Tackling Hepatitis and Other Blood-borne Viruses in Prisons

The prevalence of hepatitis C and  hepatitis B in Australian prisons is higher than in in the wider community, but prison settings also present and opportunity for testing, monitoring and treatment, especially for hepatitis C since the introduction of new, highly effective drugs that has shortened treatment time dramatically.

Up to 40 per cent of prisoners have hepatitis C, compared to only one per cent in the wider community, and three to four per cent of prisoners have hepatitis B, compared to just under one per cent in the wider South Australian community.

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Eating Low Sodium Part One – the No Added Salt Diet

In this series on low salt eating for people with liver disease we will be looking at how to modify your diet to stay within the recommended daily sodium intake of 2,300mg per day. This daily limit is for those people who need to control fluid retention and is significantly higher than that recommended for people who need to control high blood pressure. Be sure to check with your doctor which limit is right for you.

Part One will cover the No Added Salt diet recommended by GESA  and many other medical associations around the world.

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Handy Tool Simplifies Management of Hepatitis C Treatment

One of the key planks of Australia’s hepatitis C elimination strategy is increasing treatment through management by General Practitioners (GPs), making it easier for individuals to receive treatment and facilitating access to hard-to-reach communities.

GP training programs have been rolled out across the country and GP prescribing had increased from 8 per cent in March to 31 per cent in December. However, most prescribing (62 per cent) are still by specialists and GP prescriptions in South Australia, Northern Territory, ACT and Victoria are significantly below average.

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World Hepatitis Day – a few things to think about during morning tea…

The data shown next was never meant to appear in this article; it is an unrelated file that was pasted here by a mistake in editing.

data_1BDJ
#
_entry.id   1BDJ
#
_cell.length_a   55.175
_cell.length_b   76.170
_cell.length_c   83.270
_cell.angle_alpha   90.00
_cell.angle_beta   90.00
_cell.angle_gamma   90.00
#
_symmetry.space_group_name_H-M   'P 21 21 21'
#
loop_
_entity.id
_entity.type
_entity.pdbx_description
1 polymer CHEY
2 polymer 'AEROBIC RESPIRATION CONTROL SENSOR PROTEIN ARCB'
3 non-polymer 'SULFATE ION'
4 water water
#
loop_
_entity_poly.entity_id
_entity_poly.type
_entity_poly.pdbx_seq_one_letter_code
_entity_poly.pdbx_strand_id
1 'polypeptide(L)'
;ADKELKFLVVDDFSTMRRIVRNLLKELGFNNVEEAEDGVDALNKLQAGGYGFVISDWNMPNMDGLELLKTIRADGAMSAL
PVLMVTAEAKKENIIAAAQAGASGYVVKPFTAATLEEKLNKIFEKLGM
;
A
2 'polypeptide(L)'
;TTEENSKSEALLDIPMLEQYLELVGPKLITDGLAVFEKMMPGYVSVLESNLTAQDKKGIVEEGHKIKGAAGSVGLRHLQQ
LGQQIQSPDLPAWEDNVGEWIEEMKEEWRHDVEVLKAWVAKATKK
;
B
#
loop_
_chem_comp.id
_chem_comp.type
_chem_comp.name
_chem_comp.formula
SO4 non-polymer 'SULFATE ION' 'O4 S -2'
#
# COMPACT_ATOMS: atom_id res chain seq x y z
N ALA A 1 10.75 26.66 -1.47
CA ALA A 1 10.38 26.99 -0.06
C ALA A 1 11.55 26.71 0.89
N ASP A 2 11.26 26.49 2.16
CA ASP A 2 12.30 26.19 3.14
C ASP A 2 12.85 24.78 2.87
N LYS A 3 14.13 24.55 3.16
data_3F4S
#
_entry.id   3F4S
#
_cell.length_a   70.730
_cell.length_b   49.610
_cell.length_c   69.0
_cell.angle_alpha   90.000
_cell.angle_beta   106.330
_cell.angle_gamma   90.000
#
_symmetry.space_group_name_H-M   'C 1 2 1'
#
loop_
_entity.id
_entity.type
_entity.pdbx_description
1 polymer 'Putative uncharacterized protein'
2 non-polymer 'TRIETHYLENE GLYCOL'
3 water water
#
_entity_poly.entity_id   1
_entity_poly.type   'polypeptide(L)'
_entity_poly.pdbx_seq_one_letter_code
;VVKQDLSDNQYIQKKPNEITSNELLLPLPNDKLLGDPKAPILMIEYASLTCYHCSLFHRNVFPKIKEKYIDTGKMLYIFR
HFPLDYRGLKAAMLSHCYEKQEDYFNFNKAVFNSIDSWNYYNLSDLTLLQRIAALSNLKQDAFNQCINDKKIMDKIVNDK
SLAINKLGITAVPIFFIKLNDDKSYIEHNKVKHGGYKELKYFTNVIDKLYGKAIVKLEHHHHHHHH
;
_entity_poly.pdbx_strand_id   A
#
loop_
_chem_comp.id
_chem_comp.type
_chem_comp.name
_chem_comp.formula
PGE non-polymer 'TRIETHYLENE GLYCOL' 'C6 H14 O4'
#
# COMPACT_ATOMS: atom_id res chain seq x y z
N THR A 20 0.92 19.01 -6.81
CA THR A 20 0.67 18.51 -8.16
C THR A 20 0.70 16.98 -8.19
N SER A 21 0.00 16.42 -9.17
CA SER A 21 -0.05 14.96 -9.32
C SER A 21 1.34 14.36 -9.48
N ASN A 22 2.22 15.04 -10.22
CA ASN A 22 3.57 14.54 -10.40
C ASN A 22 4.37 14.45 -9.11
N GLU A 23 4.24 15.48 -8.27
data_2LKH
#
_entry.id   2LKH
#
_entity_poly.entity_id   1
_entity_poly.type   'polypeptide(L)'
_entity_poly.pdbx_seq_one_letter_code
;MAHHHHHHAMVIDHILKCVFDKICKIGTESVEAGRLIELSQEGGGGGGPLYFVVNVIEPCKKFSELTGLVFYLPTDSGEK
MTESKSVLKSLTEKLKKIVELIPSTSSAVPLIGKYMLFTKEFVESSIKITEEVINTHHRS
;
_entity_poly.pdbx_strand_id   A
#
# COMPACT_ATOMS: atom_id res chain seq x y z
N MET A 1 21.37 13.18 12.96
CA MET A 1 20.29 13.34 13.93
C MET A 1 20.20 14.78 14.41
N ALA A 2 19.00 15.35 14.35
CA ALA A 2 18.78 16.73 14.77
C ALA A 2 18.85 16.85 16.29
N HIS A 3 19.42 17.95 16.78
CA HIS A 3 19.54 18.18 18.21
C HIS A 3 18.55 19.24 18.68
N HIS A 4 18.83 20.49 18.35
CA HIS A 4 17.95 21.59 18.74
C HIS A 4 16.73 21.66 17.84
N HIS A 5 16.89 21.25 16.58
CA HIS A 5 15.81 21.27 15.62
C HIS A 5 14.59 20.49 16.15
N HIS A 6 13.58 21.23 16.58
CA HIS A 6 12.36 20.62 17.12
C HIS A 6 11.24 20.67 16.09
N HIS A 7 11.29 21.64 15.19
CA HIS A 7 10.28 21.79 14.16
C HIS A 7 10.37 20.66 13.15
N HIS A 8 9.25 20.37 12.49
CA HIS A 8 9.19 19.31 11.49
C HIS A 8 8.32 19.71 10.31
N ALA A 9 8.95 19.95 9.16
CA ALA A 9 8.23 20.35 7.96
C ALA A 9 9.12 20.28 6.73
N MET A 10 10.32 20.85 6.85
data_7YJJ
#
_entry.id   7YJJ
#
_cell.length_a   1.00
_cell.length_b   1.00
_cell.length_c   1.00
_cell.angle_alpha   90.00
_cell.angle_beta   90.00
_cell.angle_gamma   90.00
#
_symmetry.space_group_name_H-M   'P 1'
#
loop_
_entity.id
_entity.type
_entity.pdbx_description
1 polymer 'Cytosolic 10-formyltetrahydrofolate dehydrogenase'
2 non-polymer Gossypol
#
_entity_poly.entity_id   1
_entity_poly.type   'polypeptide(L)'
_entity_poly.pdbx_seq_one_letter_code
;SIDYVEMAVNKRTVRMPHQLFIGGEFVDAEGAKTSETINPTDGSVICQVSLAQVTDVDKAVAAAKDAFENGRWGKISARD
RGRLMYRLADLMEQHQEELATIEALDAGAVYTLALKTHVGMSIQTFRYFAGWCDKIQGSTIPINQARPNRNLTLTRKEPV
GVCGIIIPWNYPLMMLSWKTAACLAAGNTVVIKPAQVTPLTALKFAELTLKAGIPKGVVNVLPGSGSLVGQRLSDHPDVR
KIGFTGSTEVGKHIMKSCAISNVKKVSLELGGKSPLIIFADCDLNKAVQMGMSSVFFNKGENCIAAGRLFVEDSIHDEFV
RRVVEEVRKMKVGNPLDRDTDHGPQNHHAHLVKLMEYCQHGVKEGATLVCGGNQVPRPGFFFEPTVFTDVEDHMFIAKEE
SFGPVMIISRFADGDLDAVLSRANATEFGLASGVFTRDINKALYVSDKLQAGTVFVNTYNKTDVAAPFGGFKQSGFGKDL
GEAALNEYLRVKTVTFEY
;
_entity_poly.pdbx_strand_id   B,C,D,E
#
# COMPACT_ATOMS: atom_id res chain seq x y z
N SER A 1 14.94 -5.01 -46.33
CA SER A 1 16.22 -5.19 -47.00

In the ten minutes it took you to brew your morning cuppa and dunk your favourite bikkie, 25 people died. They were killed by viral hepatitis – part of the 152 people around the world, who die every hour from this treatable, preventable disease.

Locally, about 24 Australians die each week from hepatitis B or hepatitis C. Not as shocking as 25 in 10 minutes but that’s still 1,237 needless Australian deaths each year.

World Hepatitis Day (28 July) is a reminder that Australians cannot afford to rest on our laurels. Although 14 per cent of Australians with hepatitis C have been cured, there are still many, many who need to receive treatment.

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Eat Well to Feel Well – Convenience Food or Convenient Food?

If you have viral hepatitis eating well can make a real difference to your quality of life but consistently eating fresh, healthy food most of the time can be a lot of effort. Most of us struggle to meet the Australian Dietary Guidelines  by eating plenty of fruits and vegetables and limiting the amount of convenience foods in our diet. However, with a little thought, planning and effort you can make cooking more convenient and eating the way you want to a lot more achievable.

Although cooking is often presented as a pleasurable activity that we all enjoy and naturally know how to do this isn’t the case for many people. At the end of a long day cooking can be a real chore. Surprisingly, recognising this can be the key to eating better more often.

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Many Ways for South Australians to Get Hepatitis Information

South Australians are now getting viral hepatitis information in more ways than ever before.

In 2015-16 Hepatitis SA received orders from individuals for over 14,100 items of printed information; its website had over 29,380 page views.

In 2005, the organisation’s online presence was one small static website and information was disseminated mainly in printed form. Today Hepatitis SA has a two Twitter accounts, three Facebook pages, an online hepatitis C self-assessment tool, a WeChat account, and an AdelaideBBS account, all backed up by a dynamic website with regularly updated articles. This is an indication of the way health information provision has changed in the last decade.

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